Advance fee fraud
Advance fee fraud scams ask you to send money or personal financial details up-front before you can receive some reward.
Adavance fee fraud scams are very common. Scammers may contact you using phone, email or messaging.
If you're not sure, talk through the suspicious message with a friend, family member or colleague.
Talking through your concerns out loud with someone else can reassure you and help to identify messages that may be fake before you click a malicious link or give away any personal information.
If you think you’ve been scammed, don’t feel embarrassed or helpless – there are steps you can take to limit the damage and protect yourself from further harm.
- Contact your bank or financial institution. If you’ve sent money or your personal banking details to a scammer, contact your bank or financial institution immediately. They may be able to help by stopping a money transfer or cheque, investigating a fraudulent credit card transaction, or closing your account if the scammer has your details.
- Recover your identity. If you think you have been the victim of identity theft, act quickly to avoid further damage. Contact IDCare, a free government-funded service who can help.
- Report the scam to the authorities. If you have been a victim of a crime (such as fraud) report it to your local police. We also encourage you to report the scam to the ACCC’s Scamwatch and ACSC's ReportCyber.
For additional information on the different kinds of help available, visit Scamwatch.
How these scams work
There are many types of advance fee fraud scams, but they all ask you to send money or personal financial details up-front before you can receive some greater reward – which could be an unexpected lottery win, an inheritance or a share in profits from a business investment, etc.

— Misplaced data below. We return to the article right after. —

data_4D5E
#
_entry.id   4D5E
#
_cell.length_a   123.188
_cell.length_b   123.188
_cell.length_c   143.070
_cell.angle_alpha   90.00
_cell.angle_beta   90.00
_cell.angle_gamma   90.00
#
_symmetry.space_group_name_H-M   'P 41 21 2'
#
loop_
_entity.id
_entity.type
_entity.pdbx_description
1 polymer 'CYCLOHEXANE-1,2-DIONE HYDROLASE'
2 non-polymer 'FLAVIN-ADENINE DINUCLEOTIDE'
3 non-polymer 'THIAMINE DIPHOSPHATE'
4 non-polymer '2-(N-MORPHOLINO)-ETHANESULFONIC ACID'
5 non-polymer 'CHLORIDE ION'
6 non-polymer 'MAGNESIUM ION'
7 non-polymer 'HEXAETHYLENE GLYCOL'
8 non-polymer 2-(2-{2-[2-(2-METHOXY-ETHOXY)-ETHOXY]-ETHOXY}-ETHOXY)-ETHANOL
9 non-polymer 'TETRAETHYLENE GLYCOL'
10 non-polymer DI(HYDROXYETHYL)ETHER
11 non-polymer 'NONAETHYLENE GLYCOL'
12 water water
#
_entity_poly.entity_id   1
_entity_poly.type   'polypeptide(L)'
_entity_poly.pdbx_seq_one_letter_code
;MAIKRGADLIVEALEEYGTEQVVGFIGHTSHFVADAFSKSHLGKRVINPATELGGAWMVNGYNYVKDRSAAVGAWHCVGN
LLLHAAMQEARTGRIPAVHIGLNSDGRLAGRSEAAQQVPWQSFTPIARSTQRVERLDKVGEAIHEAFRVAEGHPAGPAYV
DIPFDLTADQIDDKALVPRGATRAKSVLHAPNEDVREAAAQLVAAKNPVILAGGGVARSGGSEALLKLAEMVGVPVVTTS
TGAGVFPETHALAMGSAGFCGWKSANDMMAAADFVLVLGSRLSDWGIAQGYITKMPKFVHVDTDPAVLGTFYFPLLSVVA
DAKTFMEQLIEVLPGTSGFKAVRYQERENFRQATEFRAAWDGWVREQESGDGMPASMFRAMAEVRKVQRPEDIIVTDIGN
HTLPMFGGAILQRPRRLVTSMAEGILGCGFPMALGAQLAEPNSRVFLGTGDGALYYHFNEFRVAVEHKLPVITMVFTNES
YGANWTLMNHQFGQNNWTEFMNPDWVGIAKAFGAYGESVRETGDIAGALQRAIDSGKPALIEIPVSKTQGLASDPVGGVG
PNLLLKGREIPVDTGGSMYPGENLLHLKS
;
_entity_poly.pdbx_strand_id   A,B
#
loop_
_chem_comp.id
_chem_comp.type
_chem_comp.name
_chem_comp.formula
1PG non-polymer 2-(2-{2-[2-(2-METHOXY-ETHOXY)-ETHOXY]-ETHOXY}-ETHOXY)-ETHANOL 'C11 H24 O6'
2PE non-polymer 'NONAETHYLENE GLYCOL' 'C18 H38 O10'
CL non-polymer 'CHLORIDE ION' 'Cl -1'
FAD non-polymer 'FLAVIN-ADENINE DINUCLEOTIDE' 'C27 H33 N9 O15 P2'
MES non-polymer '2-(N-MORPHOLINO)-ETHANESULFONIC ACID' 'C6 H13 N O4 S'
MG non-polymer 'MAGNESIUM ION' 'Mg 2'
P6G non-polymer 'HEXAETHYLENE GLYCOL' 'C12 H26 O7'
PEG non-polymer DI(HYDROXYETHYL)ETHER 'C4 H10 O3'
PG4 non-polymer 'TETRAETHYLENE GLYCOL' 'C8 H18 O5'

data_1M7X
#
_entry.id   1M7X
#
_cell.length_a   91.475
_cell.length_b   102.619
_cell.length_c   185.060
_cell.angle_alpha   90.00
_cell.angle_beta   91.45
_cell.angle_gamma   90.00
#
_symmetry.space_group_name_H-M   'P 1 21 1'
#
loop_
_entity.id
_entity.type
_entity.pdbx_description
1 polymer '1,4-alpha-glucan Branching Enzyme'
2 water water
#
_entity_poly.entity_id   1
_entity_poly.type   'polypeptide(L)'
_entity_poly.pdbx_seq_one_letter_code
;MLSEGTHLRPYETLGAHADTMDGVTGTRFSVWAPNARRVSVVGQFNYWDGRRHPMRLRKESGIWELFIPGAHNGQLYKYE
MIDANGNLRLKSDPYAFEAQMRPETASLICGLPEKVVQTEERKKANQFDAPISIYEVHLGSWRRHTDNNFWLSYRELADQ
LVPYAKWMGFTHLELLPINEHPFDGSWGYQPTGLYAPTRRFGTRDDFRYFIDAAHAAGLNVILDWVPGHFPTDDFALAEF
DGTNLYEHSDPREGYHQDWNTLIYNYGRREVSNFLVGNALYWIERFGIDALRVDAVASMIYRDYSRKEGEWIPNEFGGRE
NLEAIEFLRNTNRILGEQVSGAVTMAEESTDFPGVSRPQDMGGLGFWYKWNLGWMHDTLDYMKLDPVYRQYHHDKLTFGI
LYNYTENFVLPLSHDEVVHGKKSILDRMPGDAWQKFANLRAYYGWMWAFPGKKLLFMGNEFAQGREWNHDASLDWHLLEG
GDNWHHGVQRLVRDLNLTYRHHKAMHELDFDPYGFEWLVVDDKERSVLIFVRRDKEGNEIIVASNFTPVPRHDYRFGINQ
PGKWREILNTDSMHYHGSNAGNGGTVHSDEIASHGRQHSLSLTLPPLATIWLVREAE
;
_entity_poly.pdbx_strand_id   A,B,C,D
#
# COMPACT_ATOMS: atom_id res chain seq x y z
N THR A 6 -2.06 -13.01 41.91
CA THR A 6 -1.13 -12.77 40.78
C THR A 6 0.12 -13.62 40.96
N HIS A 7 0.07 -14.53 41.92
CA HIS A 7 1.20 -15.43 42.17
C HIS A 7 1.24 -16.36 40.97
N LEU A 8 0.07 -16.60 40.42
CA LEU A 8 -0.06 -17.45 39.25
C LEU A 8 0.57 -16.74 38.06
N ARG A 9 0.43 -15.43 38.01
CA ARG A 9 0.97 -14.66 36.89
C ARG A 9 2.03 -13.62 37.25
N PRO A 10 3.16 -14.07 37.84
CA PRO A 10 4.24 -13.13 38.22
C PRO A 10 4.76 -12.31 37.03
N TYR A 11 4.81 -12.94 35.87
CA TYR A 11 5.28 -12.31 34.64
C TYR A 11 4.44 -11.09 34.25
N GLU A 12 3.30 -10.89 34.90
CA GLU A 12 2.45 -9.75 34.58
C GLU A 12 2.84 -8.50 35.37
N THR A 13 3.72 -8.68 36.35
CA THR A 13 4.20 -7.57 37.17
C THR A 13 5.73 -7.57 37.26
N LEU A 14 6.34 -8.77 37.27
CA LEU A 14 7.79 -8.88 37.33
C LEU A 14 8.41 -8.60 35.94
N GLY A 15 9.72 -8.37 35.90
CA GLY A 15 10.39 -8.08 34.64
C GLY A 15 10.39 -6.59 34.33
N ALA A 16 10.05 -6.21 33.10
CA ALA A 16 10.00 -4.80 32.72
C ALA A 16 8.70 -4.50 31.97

What to look out for
- You receive an unsolicited message via email or other medium that promises an extraordinary reward or opportunity (for example, you’ve won a lottery that you don’t remember entering or you are offered an unbelievably good business opportunity).
- You are told that you need to pay an up-front fee and/or provide personal details in order to receive a much greater reward.
For more information of different types of scams, visit Scamwatch.
Protect yourself from advance fee fraud
There are a number of different precautions you can take to protect yourself from fraud.
- Understand that scams exist and use caution online. Be particularly wary of any uninvited contact – whether it’s via email, social media or other means.
- Use strong passwords, take steps to protect your computer and use safe behaviour when using the web.
- Avoid malicious messages – don’t share your email address online unless you need to, use a spam filter to catch bogus messages before they get to your inbox and delete spam that does get through without opening it.
- Don’t open messages or click on links if you don’t know the sender or if you’re not expecting them. Be especially suspicious of messages that:
- are not addressed to you directly or misspell your name
- ask you to provide your banking details or other personal information
- promise you money
- present hard luck or exotic stories telling you that you can share in hidden millions of dollars.
- Don’t accept friend or contact requests on social media from people you don’t know. Criminals may use information they gather about you from social media in order to make their messages more appealing or appear more authentic.
Use the following resources to learn more about scams and how to protect yourself: